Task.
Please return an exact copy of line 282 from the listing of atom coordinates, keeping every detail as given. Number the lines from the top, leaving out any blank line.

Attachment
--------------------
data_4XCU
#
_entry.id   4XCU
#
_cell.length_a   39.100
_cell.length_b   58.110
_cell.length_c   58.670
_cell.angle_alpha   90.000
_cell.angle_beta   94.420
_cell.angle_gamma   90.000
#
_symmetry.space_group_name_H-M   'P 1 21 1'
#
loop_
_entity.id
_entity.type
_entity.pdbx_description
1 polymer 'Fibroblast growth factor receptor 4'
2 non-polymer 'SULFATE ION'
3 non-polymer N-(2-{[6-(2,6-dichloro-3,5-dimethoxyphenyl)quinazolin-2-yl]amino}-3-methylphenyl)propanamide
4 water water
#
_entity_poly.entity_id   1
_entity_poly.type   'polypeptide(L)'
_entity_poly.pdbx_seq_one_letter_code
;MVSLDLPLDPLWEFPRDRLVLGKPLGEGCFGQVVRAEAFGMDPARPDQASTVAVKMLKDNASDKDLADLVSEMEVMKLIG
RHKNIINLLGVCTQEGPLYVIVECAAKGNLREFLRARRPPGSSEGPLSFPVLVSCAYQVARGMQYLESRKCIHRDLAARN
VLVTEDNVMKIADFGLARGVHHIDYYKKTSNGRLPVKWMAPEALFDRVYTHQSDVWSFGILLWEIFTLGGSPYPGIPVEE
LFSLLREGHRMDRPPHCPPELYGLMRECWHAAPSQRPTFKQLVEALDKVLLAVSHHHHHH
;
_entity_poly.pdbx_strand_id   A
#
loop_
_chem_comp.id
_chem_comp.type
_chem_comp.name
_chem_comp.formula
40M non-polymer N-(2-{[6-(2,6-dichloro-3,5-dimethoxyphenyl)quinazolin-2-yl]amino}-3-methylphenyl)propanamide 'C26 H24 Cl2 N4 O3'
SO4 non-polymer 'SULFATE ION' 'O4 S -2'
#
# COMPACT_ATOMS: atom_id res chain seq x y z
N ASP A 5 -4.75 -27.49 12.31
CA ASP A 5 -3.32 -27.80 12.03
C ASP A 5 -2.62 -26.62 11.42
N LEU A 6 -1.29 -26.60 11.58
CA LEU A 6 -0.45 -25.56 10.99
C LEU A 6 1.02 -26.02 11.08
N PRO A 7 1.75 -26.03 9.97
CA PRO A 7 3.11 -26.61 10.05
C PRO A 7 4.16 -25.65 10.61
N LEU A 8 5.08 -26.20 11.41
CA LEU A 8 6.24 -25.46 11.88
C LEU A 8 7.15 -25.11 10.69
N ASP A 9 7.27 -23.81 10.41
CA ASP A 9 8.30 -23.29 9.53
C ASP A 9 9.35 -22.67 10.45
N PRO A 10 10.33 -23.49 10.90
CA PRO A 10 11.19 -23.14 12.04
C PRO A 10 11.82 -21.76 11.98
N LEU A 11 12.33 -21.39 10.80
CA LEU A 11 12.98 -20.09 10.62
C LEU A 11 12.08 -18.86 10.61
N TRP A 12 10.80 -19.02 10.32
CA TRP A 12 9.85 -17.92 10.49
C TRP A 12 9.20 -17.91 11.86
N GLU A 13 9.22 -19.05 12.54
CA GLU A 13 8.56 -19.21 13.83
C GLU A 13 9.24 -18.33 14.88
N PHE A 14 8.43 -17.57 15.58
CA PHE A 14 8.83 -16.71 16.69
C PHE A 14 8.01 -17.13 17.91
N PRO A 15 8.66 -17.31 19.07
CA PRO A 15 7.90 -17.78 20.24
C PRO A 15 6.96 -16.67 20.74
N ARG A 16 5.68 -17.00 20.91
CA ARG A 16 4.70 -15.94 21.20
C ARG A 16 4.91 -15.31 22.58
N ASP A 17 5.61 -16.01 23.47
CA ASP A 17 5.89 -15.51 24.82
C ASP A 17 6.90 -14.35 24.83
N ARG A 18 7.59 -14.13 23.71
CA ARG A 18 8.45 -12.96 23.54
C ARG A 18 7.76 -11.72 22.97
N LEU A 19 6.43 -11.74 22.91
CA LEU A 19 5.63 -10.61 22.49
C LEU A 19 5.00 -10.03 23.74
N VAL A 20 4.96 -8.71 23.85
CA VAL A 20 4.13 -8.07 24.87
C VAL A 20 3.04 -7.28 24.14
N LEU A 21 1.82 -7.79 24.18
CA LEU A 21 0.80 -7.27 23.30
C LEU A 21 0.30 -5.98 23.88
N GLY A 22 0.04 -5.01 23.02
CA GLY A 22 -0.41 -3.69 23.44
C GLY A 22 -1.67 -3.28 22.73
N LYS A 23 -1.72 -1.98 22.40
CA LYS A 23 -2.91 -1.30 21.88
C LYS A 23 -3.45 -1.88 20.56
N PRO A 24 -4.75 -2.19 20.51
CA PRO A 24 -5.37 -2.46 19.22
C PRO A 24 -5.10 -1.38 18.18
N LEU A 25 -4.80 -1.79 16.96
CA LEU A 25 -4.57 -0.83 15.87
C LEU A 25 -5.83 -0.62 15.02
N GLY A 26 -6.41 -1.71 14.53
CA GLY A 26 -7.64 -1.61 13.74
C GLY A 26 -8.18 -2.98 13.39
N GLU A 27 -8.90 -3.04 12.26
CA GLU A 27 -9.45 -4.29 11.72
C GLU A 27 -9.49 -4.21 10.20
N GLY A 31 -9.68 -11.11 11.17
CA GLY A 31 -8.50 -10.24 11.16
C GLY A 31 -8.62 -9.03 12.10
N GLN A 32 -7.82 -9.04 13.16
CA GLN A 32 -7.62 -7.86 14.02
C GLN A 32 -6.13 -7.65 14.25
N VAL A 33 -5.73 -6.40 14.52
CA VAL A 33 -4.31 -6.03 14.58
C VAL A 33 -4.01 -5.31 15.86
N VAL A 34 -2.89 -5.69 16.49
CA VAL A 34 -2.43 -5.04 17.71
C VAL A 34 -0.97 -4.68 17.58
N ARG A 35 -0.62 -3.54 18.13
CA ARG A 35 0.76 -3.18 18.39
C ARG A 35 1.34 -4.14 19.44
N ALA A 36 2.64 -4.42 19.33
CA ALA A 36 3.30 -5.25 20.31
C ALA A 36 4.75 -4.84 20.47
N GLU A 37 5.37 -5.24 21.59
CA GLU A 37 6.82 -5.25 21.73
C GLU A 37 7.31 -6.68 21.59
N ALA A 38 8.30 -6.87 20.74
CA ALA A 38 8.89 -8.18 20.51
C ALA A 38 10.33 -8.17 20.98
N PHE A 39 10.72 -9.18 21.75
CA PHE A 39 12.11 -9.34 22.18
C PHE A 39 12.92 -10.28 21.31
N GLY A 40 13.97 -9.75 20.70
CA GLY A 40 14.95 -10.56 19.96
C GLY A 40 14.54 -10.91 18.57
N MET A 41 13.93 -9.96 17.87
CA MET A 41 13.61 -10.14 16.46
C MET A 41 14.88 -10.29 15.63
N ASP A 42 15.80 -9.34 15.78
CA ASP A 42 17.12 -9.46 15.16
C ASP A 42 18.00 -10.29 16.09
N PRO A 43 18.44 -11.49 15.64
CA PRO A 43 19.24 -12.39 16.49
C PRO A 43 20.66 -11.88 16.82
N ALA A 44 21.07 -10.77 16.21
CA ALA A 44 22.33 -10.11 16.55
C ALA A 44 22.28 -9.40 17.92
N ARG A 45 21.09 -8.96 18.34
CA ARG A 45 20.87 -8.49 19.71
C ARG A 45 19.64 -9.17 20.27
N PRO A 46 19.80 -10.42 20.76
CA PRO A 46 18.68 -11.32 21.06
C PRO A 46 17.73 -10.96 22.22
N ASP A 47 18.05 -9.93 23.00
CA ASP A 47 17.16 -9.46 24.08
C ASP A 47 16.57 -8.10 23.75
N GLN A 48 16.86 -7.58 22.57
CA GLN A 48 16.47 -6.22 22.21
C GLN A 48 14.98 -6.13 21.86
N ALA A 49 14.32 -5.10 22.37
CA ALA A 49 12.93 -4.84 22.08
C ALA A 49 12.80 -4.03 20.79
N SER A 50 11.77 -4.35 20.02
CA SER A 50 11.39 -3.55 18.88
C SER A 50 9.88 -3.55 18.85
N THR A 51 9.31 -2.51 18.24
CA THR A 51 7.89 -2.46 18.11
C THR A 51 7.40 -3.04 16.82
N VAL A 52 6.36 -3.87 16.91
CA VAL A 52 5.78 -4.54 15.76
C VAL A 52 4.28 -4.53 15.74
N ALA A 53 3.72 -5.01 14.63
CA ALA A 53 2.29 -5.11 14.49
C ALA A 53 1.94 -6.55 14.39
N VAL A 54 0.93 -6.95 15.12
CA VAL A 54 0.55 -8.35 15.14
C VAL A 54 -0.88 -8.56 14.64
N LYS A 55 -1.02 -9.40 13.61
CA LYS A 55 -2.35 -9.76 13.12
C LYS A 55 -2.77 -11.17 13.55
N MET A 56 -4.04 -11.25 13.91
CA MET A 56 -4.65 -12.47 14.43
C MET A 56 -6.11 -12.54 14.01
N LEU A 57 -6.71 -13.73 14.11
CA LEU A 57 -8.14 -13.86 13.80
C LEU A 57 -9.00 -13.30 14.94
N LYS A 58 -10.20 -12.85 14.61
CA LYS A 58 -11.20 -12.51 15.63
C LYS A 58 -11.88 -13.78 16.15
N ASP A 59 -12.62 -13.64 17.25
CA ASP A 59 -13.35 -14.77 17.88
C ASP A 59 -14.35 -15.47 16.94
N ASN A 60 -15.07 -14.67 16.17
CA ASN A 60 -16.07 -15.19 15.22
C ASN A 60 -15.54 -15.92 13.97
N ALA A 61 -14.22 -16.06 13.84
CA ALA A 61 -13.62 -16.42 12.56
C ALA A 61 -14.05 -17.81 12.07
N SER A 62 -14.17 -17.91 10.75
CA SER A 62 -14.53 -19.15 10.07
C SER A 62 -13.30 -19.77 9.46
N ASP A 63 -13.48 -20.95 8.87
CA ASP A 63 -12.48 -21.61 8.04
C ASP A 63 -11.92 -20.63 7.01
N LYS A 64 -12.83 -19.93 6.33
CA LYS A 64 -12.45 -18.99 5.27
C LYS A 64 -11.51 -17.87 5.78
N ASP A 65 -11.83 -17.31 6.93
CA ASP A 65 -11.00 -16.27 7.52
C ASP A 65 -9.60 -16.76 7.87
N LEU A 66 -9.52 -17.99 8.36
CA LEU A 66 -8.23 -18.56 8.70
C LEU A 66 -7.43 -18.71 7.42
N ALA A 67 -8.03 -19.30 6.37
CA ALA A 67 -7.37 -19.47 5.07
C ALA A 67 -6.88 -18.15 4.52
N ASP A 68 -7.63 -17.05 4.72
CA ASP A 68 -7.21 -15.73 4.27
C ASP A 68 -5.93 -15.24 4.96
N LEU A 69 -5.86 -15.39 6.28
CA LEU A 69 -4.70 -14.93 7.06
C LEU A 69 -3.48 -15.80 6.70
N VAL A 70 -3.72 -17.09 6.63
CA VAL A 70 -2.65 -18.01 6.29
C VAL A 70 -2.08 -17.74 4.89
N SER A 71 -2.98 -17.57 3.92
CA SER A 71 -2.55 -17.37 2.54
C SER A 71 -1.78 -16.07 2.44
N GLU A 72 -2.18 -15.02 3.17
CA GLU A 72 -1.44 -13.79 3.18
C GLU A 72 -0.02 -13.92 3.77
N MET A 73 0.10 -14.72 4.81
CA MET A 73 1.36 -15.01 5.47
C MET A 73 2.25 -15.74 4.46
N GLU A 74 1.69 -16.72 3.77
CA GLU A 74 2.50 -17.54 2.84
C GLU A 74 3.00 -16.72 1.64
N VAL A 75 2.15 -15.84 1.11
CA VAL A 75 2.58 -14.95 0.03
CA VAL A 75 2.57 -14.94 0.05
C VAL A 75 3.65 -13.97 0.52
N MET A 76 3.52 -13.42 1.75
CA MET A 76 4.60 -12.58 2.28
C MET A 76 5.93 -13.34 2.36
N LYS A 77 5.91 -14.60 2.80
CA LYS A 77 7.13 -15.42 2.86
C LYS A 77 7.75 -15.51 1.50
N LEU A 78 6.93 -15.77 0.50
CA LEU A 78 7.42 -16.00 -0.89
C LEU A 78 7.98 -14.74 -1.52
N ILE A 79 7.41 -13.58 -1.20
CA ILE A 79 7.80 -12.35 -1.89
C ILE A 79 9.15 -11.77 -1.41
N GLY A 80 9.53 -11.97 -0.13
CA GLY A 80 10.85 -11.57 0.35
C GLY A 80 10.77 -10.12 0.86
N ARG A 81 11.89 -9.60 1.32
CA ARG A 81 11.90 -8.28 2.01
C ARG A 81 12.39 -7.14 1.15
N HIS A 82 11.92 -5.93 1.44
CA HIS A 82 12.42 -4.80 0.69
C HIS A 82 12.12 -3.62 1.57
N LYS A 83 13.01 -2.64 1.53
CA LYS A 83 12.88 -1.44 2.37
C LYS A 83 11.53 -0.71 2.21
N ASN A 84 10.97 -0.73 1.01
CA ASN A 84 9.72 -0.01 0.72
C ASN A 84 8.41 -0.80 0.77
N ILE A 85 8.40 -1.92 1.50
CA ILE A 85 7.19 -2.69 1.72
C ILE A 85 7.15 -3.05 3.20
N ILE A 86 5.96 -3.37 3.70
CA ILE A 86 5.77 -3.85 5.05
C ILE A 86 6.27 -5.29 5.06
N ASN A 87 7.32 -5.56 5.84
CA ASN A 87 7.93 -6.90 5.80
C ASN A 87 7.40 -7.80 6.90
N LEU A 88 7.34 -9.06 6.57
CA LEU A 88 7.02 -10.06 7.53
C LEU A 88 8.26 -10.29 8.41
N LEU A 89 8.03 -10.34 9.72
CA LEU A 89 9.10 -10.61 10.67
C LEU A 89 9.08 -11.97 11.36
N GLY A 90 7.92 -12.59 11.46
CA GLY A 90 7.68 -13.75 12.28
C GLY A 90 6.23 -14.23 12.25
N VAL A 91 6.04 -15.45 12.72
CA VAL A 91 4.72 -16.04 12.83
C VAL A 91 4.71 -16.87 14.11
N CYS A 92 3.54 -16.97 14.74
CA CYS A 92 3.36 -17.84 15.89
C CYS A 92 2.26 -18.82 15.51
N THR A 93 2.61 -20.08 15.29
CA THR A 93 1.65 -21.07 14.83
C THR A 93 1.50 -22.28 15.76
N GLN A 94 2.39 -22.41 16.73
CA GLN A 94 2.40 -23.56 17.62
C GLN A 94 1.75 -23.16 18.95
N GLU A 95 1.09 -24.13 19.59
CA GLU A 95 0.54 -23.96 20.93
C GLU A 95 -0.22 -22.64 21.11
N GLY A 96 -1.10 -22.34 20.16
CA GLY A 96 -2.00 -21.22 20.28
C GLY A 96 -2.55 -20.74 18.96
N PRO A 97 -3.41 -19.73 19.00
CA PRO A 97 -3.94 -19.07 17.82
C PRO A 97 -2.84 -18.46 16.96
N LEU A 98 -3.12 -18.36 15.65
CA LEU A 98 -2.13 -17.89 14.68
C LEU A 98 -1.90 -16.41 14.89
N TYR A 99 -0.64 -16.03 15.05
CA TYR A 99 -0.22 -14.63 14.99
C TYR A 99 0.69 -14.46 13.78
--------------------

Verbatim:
C ASN A 87 7.40 -7.80 6.90